After circling around the back of the park, you are greeted with the trail portion of the race.  I thought the race was going to be entirely on road.  At first, the road was gravel that kicked up some tiny stones into my shoes, but the trail quickly turned into nice packed dirt. 

Runners are treated to seeing a seldom seen part of the bluffs and I really enjoyed this section.

It was very lonely running here though.  The course support was there, but the runners were so far apart that I sometimes wondered if I was still on the right track.  Also the cyclists who were watching over the runners seemed to vanish here and it seemed all too easy for someone to get hurt or have heat issues and not be able to get help.

One of the two sections of shade on the course

At this point I was in survival mode.  While my mile splits aren't too awful, I was truly hurting.  I was sucking down fluids at every aid station and I was greedily working at my 28 ounce flask.  I wound up draining that at least twice and managed to fill it up nearly 3 times during the race.

The final miles are on residential streets.  Crowd support once again came back and it was awesome to see so many people supporting the marathoners.  The half marathoners had long finished and at this point it was simply us stragglers.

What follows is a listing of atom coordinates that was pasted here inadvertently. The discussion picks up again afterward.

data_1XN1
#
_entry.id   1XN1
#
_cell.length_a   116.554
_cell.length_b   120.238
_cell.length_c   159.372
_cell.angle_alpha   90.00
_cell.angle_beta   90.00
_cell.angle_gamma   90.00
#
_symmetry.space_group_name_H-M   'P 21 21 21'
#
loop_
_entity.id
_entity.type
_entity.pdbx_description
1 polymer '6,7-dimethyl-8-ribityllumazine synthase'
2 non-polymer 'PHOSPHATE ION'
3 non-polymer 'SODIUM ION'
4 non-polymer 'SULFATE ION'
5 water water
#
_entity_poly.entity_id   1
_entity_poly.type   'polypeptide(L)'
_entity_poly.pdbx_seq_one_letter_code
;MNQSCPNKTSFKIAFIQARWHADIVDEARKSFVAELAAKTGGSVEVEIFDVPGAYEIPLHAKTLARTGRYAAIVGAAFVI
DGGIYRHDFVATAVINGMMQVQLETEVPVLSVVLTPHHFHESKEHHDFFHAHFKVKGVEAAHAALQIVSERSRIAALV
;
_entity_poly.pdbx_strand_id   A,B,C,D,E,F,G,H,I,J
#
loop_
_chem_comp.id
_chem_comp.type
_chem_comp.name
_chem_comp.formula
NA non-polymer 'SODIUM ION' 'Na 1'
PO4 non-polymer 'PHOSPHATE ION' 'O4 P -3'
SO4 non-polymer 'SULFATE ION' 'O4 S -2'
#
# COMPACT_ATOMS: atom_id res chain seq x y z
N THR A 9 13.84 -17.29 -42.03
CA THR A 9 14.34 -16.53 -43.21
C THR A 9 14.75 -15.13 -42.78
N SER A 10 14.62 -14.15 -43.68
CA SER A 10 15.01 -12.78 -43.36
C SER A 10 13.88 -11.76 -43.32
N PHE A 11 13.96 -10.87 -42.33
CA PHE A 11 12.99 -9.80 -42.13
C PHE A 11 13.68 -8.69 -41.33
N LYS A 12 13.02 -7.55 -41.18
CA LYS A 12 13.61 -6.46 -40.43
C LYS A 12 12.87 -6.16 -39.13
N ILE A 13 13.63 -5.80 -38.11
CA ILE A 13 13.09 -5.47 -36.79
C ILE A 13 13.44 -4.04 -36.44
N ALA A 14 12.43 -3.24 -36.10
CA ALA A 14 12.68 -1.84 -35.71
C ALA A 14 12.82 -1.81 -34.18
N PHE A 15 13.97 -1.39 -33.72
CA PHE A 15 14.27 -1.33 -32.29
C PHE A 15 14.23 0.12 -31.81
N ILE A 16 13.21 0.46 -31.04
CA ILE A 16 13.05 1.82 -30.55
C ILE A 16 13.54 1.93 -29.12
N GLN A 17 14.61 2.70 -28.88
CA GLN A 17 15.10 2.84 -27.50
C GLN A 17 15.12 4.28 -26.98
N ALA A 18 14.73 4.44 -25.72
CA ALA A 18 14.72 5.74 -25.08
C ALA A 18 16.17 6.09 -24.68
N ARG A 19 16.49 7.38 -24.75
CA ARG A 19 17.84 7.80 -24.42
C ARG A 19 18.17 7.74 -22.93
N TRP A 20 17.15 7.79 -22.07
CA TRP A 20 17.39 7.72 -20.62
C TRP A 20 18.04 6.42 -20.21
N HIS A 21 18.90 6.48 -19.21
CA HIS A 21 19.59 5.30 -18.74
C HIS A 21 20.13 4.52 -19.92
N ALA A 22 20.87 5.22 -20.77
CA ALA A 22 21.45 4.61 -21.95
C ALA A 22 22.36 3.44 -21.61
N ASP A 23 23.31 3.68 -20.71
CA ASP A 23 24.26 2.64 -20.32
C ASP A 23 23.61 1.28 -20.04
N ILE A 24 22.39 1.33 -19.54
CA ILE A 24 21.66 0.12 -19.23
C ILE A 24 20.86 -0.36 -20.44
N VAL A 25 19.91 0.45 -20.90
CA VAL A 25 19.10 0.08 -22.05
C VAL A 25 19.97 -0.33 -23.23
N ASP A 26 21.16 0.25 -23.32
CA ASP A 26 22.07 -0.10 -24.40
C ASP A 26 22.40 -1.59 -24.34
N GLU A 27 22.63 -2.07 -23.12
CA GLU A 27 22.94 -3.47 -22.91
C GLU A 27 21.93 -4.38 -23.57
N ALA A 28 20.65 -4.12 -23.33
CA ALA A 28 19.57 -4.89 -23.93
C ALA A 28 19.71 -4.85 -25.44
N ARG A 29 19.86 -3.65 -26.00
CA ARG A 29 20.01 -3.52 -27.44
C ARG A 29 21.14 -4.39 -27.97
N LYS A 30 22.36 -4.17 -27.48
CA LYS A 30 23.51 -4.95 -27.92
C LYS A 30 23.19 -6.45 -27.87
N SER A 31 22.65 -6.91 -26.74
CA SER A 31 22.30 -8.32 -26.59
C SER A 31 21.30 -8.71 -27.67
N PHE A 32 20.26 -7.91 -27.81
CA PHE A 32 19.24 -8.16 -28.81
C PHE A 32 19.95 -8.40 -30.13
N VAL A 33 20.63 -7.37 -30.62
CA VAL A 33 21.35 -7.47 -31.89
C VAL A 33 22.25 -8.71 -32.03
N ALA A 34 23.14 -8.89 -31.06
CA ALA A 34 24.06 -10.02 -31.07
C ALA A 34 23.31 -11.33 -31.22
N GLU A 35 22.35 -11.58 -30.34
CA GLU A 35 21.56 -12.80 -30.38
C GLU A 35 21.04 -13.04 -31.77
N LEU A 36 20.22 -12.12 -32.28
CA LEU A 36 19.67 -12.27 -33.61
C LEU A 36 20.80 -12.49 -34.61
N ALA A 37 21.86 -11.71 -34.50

I wound up picking up my shirt at mile 25 and started my way into the final mile:

The other only shaded section of the course
The final mile practically killed me.  It was a general ascent and there was one nasty hill that I just walked up.  I was completely drained and the finish line couldn't come fast enough.

I wound up crossing the finish line in a disappointing 4:30 but at the same time I was happy to be able to claim Nebraska off my state's list.


T-shirt, finisher's plaque and my bib

Monument Marathon finisher's medal

After crossing the finish line, I kept moving.  There was a small finisher's village and I grabbed an ice cold Gatorade and sipped on it.  I was really worried about having another medical episode -- especially from the heat.  They had swimming pools filled with ice and I wound up applying some to my head, back of my neck and thighs.  That helped a lot and I only had a brief moment of "Oh my gosh, I am going to be sick"